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ORIGINAL ARTICLE
Year : 2021  |  Volume : 16  |  Issue : 3  |  Page : 250-259

Effect of biotin supplementation on neuropathic pain induced by chronic constriction of the sciatic nerve in the rat


1 Department of Clinical Biochemistry, Army University of Medical Sciences (AJA), Tehran, I.R. Iran
2 Physiology Research Center; Institute for Basic Sciences, Kashan University of Medical Sciences, Kashan, I.R. Iran
3 Institute for Basic Sciences, Kashan University of Medical Sciences, Kashan, I.R. Iran
4 Department of Social Medicine, Army University of Medical Sciences (AJA), Tehran, I.R. Iran
5 Department of Infectious Diseases, Army University of Medical Sciences (AJA), Tehran, I.R. Iran

Correspondence Address:
Ali-Reza Dadashi
Department of Infectious Diseases, Army University of Medical Sciences (AJA), Tehran
I.R. Iran
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Source of Support: None, Conflict of Interest: None


DOI: 10.4103/1735-5362.314823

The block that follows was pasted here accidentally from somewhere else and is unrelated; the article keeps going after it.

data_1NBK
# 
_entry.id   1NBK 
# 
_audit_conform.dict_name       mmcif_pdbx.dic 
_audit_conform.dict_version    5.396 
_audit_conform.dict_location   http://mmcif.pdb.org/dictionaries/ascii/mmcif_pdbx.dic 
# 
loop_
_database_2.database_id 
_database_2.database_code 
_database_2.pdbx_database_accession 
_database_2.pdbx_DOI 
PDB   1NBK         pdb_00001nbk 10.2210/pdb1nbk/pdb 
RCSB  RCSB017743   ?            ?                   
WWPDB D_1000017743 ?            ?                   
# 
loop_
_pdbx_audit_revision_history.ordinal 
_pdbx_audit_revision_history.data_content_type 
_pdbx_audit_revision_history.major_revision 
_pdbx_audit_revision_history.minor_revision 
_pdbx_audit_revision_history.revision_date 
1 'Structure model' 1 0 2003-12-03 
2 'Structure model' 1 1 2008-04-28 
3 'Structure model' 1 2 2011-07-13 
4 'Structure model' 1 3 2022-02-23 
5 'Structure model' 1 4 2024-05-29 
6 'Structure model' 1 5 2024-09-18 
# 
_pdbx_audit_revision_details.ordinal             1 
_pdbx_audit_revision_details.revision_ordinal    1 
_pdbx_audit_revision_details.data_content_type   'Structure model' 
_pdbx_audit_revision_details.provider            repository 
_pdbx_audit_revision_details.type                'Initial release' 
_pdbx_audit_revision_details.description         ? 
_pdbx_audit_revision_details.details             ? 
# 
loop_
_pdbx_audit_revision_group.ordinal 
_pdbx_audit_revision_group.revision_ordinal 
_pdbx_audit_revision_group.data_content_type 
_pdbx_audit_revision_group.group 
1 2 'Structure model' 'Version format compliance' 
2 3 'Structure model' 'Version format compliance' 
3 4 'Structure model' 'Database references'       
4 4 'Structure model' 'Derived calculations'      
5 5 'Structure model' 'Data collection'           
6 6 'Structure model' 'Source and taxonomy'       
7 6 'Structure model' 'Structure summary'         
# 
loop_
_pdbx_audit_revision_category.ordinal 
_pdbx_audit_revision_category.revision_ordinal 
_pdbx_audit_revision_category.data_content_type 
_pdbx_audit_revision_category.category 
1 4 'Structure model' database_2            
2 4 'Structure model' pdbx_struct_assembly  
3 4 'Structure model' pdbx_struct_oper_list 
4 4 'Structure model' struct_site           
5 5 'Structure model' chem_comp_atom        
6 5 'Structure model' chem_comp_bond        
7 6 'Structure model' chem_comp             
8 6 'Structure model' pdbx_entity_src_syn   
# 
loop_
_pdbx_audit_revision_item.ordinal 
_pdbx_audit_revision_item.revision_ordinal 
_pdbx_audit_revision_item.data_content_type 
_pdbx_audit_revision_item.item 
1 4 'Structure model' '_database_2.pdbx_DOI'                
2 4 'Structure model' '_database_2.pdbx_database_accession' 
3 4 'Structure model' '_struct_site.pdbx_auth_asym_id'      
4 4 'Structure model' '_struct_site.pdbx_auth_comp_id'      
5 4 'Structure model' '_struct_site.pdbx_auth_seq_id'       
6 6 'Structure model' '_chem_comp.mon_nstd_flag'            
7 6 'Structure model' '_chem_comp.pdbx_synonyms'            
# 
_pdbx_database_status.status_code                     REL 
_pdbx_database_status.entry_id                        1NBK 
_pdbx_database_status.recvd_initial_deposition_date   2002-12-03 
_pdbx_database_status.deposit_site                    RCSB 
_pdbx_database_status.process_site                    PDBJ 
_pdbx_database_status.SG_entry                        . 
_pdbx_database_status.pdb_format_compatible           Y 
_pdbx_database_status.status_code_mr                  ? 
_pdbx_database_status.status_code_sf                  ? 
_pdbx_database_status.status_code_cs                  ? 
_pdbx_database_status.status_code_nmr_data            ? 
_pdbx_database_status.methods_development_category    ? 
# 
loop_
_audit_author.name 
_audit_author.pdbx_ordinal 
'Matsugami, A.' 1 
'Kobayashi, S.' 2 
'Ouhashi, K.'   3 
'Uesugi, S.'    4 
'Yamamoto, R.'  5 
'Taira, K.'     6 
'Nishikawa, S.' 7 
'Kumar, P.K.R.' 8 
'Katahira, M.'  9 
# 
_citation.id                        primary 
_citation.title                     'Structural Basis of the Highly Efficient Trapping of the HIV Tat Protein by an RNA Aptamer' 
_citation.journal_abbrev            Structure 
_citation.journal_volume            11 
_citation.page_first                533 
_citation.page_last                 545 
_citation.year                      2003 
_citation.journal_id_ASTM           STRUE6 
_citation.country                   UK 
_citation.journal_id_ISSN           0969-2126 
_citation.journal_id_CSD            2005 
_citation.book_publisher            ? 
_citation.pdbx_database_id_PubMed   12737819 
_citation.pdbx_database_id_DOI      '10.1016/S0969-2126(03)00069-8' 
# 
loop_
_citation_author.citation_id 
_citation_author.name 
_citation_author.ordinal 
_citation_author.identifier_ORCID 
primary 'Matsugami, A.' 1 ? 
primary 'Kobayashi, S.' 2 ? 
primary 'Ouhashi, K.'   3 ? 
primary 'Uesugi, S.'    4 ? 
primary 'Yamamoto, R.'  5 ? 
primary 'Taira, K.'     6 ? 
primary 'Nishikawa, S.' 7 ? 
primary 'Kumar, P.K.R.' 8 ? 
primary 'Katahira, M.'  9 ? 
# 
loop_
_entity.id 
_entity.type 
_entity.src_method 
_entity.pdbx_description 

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Background and purpose: Neuropathic pain is one of the most common types of chronic pain that is very difficult to treat. Numerous studies have shown the potential role of vitamins in relieving both hyperalgesia and allodynia. Based on the convincing evidence, this study was designed to evaluate the possible antinociceptive effect of biotin on neuropathic pain in rats. Experimental approach: This study was performed on male Sprague Dawley rats weighing 200-300 g. Neuropathic pain was induced by tying the sciatic nerve. Chronic constriction injury (CCI) of the sciatic nerve resulted in hyperalgesia and allodynia. To measure the thermal hyperalgesia, the plantar test was used. Also to evaluate the cold and mechanical allodynia, acetone test and von Frey test were applied. Biotin (4, 8, and 16 mg/kg) was administered orally as two different treatment regimens, acute and chronic. Findings/Results: Acute oral administration of biotin (4, 8, and 16 mg/kg p.o.) on the 7th, 14th, and 21st postoperative days couldn’t reduce pain sensitivity compared to the CCI group. However, following the oral administration of biotin (8 and 16 mg/kg p.o.) from the first day after the surgery until day 21, mechanical allodynia (P < 0.001) and heat hyperalgesia (P < 0.05) significantly relieved. Conclusion and implications: Our results suggest that biotin can be considered as a potential therapeutic for the treatment of neuropathic pain, and supplementation with this vitamin could reduce the required doses of analgesic drugs. However, further studies are needed to confirm this hypothesis.


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